Risk Assessment and Anesthesia Classification in Breast Cancer Surgery

Main Article Content

Kasra Karvandian
Jayran Zebardast
Nazila Zolfaghari Borra

Keywords

ASA classification, Breast Cancer, Risk Assessment

Abstract

Background: There are various factors affecting the effectiveness of the treatment of breast cancer patients. Although the disease pathology, along with surgery and other therapeutic modalities, plays the principal role in patient outcomes, anesthesia still plays an important role in the success of treatment. This study was designed to show the effects of anesthetic plans on risk classification and assessment in breast cancer surgeries.


Methods: Two hundred sixty patients receiving different types of breast cancer surgery for therapeutic and reconstructive purposes were enrolled in this study. They were divided into three groups according to the anesthesia risk assessment. Group 1 consisted of low-risk patients (ASA I) who received small surgeries such as lumpectomy. Patients with intermediate risk of anesthesia (ASA II) or those who underwent breast cancer and axillary surgery with overnight admission (ASA I or II) were considered as group 2. Group 3 comprised the patients with higher risk for anesthesia (ASA class III) regardless of the surgery type or those in any ASA class who were about to undergo advanced and prolonged surgeries such as breast reconstruction with free or pedicle flaps.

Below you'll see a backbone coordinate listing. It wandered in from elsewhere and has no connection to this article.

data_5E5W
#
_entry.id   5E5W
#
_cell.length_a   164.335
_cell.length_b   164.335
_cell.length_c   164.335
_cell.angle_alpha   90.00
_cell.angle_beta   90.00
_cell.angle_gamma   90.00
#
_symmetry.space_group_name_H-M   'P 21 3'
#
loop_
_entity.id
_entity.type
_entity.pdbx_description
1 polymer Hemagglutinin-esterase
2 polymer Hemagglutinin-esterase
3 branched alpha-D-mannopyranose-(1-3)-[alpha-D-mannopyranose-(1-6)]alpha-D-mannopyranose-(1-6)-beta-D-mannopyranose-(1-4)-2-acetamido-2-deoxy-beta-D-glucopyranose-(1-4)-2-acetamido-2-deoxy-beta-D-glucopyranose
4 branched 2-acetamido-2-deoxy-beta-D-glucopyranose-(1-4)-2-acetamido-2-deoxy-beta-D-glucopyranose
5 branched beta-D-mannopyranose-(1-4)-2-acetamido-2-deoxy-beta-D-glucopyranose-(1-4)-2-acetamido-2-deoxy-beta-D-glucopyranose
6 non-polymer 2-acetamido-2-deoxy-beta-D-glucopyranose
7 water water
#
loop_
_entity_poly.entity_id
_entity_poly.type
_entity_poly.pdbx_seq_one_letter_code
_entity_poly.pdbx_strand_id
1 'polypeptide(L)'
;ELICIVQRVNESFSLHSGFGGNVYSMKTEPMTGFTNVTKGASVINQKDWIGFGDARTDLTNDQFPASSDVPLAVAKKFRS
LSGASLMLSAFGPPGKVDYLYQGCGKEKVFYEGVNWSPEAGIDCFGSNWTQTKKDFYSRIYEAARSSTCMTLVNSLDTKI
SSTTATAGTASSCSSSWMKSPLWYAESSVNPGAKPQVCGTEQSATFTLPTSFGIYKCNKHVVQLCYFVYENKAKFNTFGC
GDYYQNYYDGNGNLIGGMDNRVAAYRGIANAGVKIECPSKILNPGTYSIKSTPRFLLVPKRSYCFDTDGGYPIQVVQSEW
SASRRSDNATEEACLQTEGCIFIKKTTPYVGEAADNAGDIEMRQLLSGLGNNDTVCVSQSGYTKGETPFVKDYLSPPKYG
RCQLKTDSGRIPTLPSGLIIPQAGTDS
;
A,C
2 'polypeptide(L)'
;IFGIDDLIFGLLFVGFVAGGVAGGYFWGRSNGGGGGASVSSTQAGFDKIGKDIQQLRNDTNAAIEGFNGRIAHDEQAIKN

Results: Two hundred sixty-eight surgical interventions were done in 260 patients. There were 106, 107, and 47 patients in groups 1, 2, and 3, respectively. In group 1, five patients out of 106 were admitted in the hospital for 24 hours after surgery and the remaining 101 patients were discharged from the hospital in a few hours after the operation when they were fully conscious and could tolerate the diet completely. All 107 patients in group 2 were admitted in the hospital for a few days after the operation, though the vast majority of them (98 patients) discharged from the hospital the day after surgery. In the last group, 6 out of 47 patients showed the signs of surgical complications such as partial flap ischemia in the postoperative period, mostly after TRAM or DIEP flap breast reconstruction surgery.


Conclusion: The findings of this study support the idea that breast surgeries can be done in an ambulatory situation with no considerable risk. In contrast, all medical and anesthetic considerations should be taken into account in more complex surgeries, especially when they are applied in high-risk patients.

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